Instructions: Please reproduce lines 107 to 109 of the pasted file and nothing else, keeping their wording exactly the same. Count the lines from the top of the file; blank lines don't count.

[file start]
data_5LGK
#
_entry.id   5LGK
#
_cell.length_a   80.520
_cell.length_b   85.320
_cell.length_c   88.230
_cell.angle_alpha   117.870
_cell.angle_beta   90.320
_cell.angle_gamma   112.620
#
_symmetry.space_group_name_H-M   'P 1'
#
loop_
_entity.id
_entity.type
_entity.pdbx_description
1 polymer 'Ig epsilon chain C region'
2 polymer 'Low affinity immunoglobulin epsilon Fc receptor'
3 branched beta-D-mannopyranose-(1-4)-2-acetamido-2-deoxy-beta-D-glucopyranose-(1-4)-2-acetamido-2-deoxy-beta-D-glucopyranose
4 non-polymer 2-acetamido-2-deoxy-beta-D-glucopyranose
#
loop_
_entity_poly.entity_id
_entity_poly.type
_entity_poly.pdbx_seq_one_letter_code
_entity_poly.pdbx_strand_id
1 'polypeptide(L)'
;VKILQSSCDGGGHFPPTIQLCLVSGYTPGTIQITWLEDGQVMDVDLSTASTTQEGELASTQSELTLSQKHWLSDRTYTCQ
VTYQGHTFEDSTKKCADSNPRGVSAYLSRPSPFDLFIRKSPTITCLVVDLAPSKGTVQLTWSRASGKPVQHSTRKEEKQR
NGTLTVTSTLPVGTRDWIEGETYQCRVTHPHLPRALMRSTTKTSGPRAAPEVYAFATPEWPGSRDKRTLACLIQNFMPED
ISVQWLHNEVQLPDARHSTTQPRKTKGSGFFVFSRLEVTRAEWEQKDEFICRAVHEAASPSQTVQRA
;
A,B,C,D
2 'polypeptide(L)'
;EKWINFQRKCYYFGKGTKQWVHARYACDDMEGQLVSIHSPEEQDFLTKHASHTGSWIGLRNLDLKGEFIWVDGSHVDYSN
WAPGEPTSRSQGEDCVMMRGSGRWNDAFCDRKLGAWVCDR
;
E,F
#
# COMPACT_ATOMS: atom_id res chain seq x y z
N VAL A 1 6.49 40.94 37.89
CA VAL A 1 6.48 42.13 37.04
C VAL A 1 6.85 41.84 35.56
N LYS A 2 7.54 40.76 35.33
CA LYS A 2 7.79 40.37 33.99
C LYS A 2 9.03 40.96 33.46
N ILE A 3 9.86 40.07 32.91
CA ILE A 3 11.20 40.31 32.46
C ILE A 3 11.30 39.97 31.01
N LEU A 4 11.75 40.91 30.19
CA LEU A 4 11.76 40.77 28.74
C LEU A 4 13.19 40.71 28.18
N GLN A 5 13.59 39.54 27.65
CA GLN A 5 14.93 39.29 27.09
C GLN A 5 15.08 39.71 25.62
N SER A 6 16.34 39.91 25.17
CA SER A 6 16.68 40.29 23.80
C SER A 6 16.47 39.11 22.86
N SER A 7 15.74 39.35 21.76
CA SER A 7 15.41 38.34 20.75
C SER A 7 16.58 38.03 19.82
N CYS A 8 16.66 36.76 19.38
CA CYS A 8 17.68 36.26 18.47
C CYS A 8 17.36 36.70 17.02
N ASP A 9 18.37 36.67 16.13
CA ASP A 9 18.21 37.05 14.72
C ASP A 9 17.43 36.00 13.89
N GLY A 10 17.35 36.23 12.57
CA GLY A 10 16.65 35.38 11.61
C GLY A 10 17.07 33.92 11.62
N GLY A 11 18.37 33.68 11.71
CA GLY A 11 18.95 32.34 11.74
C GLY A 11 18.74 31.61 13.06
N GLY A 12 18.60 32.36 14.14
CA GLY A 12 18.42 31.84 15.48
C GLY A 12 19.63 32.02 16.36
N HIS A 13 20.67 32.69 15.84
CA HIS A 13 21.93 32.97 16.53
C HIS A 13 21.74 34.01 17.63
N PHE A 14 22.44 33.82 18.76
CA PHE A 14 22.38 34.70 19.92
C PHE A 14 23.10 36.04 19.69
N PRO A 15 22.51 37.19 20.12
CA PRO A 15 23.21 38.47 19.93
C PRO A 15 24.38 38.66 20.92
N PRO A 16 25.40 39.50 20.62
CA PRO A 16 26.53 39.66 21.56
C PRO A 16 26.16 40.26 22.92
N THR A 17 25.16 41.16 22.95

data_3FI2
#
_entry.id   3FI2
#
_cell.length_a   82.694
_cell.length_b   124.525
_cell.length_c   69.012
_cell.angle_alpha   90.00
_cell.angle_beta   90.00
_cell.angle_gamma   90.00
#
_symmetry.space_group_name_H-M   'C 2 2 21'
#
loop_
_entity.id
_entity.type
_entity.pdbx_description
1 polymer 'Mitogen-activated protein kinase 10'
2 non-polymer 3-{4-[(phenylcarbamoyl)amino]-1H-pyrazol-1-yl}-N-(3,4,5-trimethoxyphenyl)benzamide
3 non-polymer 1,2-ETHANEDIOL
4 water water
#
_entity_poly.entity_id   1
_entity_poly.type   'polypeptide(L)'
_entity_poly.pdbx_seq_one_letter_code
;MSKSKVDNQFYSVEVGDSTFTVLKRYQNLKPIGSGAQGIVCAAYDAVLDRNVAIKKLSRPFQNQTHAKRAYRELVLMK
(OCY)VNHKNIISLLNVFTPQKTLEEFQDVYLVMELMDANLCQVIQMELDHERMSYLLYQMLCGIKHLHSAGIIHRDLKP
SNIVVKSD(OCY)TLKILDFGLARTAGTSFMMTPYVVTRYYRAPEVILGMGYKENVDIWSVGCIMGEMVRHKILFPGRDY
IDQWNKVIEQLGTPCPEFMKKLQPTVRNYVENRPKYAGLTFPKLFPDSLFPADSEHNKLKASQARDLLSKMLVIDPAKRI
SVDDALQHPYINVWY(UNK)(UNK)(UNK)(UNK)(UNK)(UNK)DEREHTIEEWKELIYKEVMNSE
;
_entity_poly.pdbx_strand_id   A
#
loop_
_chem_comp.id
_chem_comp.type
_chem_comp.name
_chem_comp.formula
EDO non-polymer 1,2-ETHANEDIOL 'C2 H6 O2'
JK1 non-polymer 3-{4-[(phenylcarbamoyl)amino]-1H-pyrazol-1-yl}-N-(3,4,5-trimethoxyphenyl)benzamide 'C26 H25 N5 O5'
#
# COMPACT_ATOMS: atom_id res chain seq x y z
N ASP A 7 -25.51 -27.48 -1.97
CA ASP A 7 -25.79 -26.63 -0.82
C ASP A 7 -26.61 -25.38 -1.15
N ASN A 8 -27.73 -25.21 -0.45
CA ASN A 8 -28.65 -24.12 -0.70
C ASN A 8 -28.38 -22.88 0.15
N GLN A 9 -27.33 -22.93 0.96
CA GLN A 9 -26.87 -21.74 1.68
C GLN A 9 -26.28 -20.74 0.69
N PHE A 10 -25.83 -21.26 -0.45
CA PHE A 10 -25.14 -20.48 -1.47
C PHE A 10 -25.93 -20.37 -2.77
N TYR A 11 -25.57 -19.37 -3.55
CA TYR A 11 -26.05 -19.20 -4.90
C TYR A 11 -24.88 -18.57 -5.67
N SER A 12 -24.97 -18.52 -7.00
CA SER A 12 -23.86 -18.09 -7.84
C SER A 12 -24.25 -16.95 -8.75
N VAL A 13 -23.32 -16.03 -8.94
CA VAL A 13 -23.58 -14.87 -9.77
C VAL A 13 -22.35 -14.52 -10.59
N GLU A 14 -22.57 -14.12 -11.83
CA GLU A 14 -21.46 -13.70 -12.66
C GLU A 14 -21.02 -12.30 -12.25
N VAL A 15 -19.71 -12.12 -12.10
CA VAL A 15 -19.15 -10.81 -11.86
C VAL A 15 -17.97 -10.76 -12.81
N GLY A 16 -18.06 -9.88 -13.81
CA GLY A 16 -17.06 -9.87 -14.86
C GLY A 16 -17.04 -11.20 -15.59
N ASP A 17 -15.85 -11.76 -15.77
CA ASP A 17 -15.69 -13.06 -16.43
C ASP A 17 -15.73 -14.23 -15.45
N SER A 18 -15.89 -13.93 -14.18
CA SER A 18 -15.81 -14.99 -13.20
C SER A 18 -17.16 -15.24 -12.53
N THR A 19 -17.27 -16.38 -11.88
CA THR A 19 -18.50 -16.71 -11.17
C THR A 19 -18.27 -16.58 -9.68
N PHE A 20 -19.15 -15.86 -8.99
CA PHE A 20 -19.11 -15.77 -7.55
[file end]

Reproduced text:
_entity.pdbx_description
1 polymer 'Mitogen-activated protein kinase 10'
2 non-polymer 3-{4-[(phenylcarbamoyl)amino]-1H-pyrazol-1-yl}-N-(3,4,5-trimethoxyphenyl)benzamide